Warm Up Right for Horseback Riding with an Exercise Ball Exercises

A simple but effective warmup will help improve your riding moves.

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Western Rider and Horse
Photo by Shelley Paulson

Horses are so sensitive they can feel a fly landing anywhere on their body and twitch the skin underneath. Knowing this, it’s no surprise that any imbalances, tightness or injury in the rider will be felt by the horse, impacting communication and balance. Coming from an equestrian family and working with trainers and riders, Scott Henderson, DPT, a physical therapist of 35 years, developed sports-specific exercises to help riders overcome the pain and tension that often accompany this high-impact pursuit. His Equifitness program is focused on what he calls “the three R’s”—releasing, re-educating and rebuilding. We’ll run through a few warm-up exercises for riding.

“Your body must be balanced so areas of tightness must be released,” says Henderson. “Once the areas of tightness are released, your body must be re-educated through retraining your central nervous system. After steps one and two, your body must be rebuilt.”

Here, he shares some of his pelvic mobility exercises that you can use to warm up before riding. These exercises are followed by his seated kicking and marching exercises, which emphasize core stability, endurance and strengthening, all while maintaining proper position.

The only equipment you need is an inexpensive exercise ball. The correct ball size depends on your height: 4’11” to 5’4″ height should use a 55 cm ball; 5’4″ to 5’11” height a 65 cm ball; 5’11” to 6’7″ height, a 75 cm ball. You should be able to sit with your knees at a right angle and your thighs parallel to the ground.

Warm-Up Exercises for Riding
Front to Back. Photo by Terry Lynn Henderson
Exercise Ball
Front to Back. Photo by Terry Lynn Henderson

Pelvic Mobility

These warm-up exercises are designed to increase mobility in your hips and increase your balance, core stability, and core and hip strength, all which are important for riding.

Start seated on the ball with your feet on the floor, toes pointed straight ahead, and arms in riding position. Watch that you maintain good riding position with your head up and core engaged, and your shoulders back and level.

Movement is created through your hips and your core. The key is to keep your head, shoulders and upper body still while hinging at your waist and moving your hips.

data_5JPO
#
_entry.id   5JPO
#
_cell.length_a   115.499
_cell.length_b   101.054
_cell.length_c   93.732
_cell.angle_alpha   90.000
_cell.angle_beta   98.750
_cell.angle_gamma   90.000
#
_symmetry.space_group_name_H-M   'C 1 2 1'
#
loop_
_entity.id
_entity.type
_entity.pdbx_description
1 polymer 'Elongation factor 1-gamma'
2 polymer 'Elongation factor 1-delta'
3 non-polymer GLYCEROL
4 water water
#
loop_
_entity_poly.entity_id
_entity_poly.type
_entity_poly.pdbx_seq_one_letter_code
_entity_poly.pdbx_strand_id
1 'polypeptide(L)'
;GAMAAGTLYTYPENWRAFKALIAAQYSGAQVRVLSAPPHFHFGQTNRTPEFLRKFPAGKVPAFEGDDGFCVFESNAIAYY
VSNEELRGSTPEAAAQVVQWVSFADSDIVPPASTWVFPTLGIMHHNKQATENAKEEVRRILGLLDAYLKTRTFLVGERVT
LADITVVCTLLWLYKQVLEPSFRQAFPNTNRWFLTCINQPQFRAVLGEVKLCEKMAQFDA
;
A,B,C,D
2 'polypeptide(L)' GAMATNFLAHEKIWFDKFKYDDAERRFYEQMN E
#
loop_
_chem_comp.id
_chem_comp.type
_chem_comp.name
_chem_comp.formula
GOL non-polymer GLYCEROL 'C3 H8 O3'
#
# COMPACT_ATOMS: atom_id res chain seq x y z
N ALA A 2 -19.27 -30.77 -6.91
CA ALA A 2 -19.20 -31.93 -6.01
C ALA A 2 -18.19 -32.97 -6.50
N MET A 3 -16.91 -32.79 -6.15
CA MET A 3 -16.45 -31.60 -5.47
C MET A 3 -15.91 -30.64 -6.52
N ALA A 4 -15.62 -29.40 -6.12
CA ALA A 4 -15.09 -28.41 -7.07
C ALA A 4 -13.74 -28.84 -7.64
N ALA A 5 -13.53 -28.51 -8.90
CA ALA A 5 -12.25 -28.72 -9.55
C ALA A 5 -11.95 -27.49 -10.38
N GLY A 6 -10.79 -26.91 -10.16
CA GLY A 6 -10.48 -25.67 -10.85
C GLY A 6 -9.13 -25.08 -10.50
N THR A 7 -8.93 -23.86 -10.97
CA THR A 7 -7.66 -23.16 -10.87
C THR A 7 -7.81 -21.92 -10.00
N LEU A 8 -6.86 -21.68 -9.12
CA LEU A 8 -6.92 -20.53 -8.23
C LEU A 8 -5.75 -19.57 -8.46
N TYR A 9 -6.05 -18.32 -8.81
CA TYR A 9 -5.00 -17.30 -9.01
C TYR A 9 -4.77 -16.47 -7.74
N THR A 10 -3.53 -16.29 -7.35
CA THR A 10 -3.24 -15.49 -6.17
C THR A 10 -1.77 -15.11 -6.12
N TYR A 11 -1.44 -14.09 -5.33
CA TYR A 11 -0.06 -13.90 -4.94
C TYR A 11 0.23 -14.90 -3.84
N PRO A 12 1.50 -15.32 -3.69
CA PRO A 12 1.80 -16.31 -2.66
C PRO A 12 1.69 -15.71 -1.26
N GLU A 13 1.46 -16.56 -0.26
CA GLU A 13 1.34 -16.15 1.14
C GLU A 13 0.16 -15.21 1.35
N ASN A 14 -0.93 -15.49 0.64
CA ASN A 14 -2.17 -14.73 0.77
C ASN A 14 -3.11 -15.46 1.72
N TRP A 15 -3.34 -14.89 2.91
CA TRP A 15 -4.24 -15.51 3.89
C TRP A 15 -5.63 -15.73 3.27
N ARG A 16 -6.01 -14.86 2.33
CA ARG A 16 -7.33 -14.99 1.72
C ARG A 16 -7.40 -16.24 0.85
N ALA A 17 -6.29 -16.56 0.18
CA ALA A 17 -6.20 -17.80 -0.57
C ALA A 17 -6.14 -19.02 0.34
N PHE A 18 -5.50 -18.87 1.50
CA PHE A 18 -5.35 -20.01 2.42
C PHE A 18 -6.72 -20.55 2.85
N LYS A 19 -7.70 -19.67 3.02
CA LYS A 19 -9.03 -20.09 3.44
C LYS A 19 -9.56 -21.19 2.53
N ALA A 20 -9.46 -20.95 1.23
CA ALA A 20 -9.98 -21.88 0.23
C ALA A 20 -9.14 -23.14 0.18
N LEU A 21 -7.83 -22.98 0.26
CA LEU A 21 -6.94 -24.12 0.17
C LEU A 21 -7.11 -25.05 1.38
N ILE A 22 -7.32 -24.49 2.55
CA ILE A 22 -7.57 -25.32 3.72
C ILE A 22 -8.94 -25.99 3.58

You may need to complete these movements while sitting in front of a full-length mirror to ensure that you’re not moving above your waist.

Only move as far as you are able without moving your upper body. Your movement will increase as you progress with your program and your freedom of movement increases.

Exercise Ball
Side to Side. Photo by Terry Lynn Henderson

Complete 10-20 repetitions of each movement. There are three basic movements:

1. Side to side: Alternately hinge your hips out to either side.
2. Front to back: Tuck your pelvis underneath you both forward and backward.
3. Rotation: Do hula-hoop type hip circles in both directions.

Seated Kicking and Marching

Start seated on the ball with your feet on the floor and your toes pointing straight ahead. Arms are ideally held in riding position; however, you may have to place your hands on the ball to help stabilize yourself at first. This will get easier as your core and hip strength increase. Watch that you maintain good riding posture with head up, core engaged, and shoulders back and level. There are two movements:

Warm-Up Exercises for Riding
Rotation. Photo by Terry Lynn Henderson

1. Seated kicking: Slowly straighten each knee until the knee locks. Alternate each leg. Initially hold for a count and then return your foot to the floor. As your strength and stability improve, you will be able to hold each leg out in front of you for a 5-10 count. Repeat 10-20 repetitions of each leg.
2. Marching: Slowly pick each knee up off the floor as high as you can comfortably lift it while keeping your foot pointed straight ahead. Initially hold for a count and then return foot to the floor. As your strength and stability improve, you will be able to hold each leg up for a 5-10 count. Repeat 10-20 repetitions of each leg.

By improving your core strength and flexibility, you will start reaping the rewards in stronger communication with your horse.

This article about warm-up exercises for riding appeared in the January/February 2021 issue of Horse Illustrated magazine. Click here to subscribe!

Warm-Up Exercises for Riding
Seated Kicking. Photo by Terry Lynn Henderson
Warm-Up Exercises for Riding
Marching. Photo by Terry Lynn Henderson

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